Assuming the intended audience has the requisite tech skills
Another byproduct of growing up before the age of the internet is a lower level of fluency in the “language of technology.” Young kids today seem able to operate an iPhone without even thinking about it. Millennials grew up with technology. Even GenXers have the advantage of being exposed to technology early on in their professional lives.
Boomers and others, however, don’t have that experience to fall back on. This means that technology designs need to compensate for a lower level of familiarity. If this is a concern for you, you should look for products with simplified and streamlined features. You may also want to be sure the company provides easy-to-understand instructions, help guides, and excellent technical support.
Pigeon-holing all “seniors” into a single category
While the AARP classifies anyone over 50 as a “senior,” there can be a world of difference between someone who is 50 and someone who is 70 or 80. A lot can change in a few short years. Also, there are some 40-year-olds who have more in common with the stereotype of a senior citizen; and some 90-year-olds who go skydiving. The bottom line: no one wants to be typecast.
Unfortunately, many technology companies lump everyone over 50 into a single category and—worse—treats them more like patients than people. Tech companies who want to reach a more mature audience need to do a better job of getting to know that audience as a group of unique individuals with unique and diverse needs.
Marketing products to the children
Finally, many technology companies make the mistake of focusing all their marketing and sales efforts on the people they assume can influence an older person—children and caretakers. While this might seem to make some business sense, it overlooks the fact that seniors are not usually excited to hand off decisions about the products and devices in their homes. A piece of technology may promise peace of mind to the people worrying about a senior, but if that senior doesn’t embrace the technology, everyone will be back at square one.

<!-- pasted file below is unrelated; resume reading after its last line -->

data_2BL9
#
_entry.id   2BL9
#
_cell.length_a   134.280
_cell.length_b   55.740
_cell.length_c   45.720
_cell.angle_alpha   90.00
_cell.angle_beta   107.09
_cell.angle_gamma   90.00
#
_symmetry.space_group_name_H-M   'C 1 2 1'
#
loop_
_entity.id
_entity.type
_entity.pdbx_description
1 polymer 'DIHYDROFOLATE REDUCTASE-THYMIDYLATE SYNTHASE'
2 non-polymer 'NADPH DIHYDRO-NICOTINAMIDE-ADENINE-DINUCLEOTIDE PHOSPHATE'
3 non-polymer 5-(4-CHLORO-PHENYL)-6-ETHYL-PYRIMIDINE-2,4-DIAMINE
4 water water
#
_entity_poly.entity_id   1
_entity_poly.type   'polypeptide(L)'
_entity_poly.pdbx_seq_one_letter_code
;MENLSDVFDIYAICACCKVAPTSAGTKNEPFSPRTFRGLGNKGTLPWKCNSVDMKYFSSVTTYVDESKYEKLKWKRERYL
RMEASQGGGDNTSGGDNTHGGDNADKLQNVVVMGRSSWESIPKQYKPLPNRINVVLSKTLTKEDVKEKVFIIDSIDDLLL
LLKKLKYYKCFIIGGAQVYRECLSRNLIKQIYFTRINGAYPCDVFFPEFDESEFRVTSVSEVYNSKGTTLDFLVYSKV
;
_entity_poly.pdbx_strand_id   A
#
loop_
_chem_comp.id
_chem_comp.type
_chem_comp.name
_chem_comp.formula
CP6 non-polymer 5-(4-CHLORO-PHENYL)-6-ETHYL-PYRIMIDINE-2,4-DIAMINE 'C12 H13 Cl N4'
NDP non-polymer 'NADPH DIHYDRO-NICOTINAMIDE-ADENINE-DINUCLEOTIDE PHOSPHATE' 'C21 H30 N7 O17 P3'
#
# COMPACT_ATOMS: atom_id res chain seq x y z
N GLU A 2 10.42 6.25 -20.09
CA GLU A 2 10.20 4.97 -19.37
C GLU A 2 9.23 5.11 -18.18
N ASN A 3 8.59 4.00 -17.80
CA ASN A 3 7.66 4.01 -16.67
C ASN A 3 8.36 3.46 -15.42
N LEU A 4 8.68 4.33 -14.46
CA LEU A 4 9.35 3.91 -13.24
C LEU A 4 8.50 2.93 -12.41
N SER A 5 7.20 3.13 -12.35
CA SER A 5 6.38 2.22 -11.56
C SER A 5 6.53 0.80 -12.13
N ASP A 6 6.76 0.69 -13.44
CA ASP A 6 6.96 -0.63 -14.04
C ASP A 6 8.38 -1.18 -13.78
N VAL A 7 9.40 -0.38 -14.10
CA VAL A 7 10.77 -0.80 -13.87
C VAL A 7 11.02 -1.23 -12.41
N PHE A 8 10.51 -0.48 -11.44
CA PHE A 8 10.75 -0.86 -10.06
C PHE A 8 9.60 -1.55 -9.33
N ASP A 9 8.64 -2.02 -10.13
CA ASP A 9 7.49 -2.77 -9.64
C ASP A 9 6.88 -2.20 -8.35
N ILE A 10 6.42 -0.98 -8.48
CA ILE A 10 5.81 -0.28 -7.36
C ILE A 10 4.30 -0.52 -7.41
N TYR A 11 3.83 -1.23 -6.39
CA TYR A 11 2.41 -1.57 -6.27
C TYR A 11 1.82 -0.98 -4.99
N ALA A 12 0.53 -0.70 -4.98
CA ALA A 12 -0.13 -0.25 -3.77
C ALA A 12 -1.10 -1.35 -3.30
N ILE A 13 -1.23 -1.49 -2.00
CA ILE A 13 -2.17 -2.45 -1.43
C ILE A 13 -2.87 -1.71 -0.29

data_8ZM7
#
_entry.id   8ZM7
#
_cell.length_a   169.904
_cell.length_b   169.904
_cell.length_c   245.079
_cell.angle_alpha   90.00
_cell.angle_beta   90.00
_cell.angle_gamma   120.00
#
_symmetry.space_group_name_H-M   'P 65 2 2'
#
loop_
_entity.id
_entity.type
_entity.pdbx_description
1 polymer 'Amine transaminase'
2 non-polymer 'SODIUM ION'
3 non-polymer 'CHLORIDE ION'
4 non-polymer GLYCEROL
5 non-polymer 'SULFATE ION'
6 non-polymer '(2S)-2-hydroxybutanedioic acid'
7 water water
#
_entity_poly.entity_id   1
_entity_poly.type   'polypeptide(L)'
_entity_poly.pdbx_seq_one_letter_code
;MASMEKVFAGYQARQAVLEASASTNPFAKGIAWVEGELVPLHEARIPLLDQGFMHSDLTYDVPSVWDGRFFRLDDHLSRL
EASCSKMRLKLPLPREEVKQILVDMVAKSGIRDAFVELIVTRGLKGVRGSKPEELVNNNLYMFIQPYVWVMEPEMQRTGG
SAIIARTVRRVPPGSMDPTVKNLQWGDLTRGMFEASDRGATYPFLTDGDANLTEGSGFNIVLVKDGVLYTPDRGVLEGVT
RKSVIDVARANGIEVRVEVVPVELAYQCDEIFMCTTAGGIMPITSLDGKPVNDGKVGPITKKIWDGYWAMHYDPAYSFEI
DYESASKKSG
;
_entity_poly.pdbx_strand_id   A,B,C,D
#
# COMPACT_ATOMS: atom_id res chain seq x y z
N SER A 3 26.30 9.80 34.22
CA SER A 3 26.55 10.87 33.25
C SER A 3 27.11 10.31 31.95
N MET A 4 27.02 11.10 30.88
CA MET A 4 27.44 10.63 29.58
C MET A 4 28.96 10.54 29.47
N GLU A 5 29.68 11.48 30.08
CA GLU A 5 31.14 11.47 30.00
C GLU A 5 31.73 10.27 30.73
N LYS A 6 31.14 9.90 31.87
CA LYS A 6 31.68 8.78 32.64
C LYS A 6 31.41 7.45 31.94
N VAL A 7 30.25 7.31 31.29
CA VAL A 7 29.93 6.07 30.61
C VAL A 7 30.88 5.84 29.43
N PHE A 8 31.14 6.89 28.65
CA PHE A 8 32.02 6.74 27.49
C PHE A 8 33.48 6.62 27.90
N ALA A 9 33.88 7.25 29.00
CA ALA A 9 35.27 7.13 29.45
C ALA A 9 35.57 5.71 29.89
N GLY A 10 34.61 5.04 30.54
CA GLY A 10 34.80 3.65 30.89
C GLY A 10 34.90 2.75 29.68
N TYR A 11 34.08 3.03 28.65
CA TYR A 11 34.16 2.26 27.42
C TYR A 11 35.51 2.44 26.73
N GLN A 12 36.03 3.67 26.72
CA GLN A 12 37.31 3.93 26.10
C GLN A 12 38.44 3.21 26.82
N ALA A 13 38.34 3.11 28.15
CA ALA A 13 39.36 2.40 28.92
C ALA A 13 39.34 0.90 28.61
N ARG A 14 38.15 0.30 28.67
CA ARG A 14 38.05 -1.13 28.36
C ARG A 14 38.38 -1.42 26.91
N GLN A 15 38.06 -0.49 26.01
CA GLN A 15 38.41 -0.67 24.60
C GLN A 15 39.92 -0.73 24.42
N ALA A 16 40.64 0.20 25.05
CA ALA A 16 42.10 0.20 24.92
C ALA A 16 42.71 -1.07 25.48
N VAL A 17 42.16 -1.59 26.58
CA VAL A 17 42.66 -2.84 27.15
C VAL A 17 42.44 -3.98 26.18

A future full of seniors – technology must adapt
According to a report from the United Nations, the global population of people 65 and older is already at a historical high of more than 600 million. And this number is projected to hit a full billion by 2030, and 1.6 billion by 2050.
This makes “seniors” a force to be reckoned with.
Hopefully, technology companies will start to look at this audience in a new light. Older adults should have direct input into the development of products that are supposedly designed to make their lives easier. And technology companies should realize that they would benefit greatly from listening more closely to their intended audience. After all, seniors of all ages are the experts about how technology can fit into their lives.
Meanwhile, we can all continue shopping with a critical eye, taking all the issues into consideration when making a purchase for ourselves or for a loved one, and calling technology companies out when they come up short.